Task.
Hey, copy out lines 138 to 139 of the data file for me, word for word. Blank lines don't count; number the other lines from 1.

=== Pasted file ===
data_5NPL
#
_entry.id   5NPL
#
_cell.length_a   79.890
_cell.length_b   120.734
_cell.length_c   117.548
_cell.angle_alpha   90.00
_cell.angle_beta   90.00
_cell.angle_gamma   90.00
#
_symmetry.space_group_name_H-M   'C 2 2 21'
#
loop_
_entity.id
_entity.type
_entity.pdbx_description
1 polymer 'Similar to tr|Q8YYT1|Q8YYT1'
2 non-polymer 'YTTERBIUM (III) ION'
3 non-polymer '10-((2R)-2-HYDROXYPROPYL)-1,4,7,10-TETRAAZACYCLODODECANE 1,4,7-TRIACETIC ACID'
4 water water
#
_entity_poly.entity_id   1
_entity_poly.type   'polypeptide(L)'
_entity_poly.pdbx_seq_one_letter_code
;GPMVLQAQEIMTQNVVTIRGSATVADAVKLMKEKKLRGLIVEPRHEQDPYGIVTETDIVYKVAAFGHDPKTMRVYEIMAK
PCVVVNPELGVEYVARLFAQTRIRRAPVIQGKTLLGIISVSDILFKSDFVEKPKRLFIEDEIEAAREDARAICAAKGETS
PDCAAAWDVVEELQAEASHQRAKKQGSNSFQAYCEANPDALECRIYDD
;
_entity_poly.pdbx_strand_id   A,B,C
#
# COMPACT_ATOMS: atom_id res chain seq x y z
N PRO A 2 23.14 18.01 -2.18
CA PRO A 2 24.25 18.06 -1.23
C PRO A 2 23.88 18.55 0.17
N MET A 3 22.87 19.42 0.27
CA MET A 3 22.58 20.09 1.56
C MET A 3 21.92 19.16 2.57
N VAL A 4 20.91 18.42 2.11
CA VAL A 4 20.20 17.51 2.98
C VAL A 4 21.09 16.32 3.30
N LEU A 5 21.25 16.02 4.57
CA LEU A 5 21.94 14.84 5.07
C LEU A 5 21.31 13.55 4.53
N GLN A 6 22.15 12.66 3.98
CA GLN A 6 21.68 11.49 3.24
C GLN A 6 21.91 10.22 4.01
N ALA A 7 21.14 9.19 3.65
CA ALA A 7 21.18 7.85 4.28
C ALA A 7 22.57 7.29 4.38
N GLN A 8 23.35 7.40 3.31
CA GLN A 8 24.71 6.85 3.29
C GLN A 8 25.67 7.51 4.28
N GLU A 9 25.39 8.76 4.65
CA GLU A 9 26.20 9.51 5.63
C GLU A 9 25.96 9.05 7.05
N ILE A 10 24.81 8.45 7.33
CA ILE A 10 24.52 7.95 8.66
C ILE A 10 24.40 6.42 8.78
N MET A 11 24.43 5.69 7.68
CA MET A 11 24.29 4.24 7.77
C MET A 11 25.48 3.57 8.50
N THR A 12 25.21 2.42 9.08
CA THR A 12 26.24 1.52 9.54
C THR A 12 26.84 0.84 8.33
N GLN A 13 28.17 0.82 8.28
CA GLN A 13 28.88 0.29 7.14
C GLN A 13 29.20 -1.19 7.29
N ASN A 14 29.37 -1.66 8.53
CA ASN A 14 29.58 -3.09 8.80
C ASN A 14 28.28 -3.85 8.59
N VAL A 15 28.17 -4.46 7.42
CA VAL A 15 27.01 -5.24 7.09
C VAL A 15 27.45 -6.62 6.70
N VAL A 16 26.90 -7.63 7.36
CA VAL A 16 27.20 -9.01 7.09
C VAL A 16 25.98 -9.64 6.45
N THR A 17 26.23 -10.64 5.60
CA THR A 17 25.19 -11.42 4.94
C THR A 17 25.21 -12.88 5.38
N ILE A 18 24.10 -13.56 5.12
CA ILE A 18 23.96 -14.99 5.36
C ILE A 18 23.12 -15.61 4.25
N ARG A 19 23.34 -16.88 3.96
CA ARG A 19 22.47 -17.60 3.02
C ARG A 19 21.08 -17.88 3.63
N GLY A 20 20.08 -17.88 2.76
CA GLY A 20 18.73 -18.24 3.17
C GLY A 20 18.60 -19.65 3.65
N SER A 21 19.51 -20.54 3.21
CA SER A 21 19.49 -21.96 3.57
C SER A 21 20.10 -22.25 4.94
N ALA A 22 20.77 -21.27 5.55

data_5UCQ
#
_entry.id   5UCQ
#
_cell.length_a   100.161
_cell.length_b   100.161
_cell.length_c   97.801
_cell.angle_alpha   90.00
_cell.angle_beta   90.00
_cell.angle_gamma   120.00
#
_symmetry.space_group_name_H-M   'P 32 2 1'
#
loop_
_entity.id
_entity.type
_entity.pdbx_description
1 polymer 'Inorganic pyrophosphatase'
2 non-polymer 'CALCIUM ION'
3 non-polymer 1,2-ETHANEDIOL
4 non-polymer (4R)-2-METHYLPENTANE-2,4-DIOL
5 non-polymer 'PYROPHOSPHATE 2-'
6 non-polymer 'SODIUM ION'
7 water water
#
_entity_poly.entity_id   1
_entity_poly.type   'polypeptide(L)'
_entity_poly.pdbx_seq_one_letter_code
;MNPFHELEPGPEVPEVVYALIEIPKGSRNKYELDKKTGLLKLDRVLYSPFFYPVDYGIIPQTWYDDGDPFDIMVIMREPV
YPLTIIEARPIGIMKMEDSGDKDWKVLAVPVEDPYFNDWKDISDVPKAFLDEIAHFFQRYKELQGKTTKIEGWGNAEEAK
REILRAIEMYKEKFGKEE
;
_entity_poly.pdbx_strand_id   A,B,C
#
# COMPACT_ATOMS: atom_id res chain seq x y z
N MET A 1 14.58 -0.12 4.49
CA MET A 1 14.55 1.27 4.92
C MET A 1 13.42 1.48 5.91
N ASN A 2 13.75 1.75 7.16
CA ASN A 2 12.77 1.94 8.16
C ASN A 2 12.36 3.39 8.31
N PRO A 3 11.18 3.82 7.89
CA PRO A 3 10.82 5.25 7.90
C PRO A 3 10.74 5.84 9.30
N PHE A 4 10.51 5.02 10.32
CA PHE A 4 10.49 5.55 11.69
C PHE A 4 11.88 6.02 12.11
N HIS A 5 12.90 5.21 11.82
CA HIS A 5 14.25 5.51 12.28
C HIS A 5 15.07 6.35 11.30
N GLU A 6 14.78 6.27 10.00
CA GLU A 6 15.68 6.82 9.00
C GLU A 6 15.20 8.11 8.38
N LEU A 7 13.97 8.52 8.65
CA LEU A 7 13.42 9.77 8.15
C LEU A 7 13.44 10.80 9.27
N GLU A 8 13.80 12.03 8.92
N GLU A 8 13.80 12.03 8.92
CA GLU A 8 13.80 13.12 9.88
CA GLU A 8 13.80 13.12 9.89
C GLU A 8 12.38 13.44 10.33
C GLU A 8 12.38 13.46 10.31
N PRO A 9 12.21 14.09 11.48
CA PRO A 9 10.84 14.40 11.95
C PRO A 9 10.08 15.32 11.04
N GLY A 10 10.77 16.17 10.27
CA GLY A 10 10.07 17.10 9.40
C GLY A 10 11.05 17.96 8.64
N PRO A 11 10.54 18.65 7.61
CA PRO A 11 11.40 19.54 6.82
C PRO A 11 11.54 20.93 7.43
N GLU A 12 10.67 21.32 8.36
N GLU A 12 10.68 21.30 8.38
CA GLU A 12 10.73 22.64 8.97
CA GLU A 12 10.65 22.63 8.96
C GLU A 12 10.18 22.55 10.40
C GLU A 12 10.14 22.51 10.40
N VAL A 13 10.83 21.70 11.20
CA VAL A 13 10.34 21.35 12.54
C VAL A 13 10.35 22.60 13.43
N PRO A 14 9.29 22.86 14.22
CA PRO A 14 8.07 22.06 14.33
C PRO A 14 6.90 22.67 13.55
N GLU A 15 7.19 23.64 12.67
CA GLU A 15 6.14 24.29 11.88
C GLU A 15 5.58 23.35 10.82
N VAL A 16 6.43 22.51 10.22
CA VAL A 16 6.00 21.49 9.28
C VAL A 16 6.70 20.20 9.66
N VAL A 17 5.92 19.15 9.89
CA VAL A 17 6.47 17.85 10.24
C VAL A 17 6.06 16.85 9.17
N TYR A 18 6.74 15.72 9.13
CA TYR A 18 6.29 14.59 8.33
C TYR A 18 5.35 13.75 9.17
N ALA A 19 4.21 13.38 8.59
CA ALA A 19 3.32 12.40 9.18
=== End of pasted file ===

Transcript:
N PHE A 4 10.51 5.02 10.32
CA PHE A 4 10.49 5.55 11.69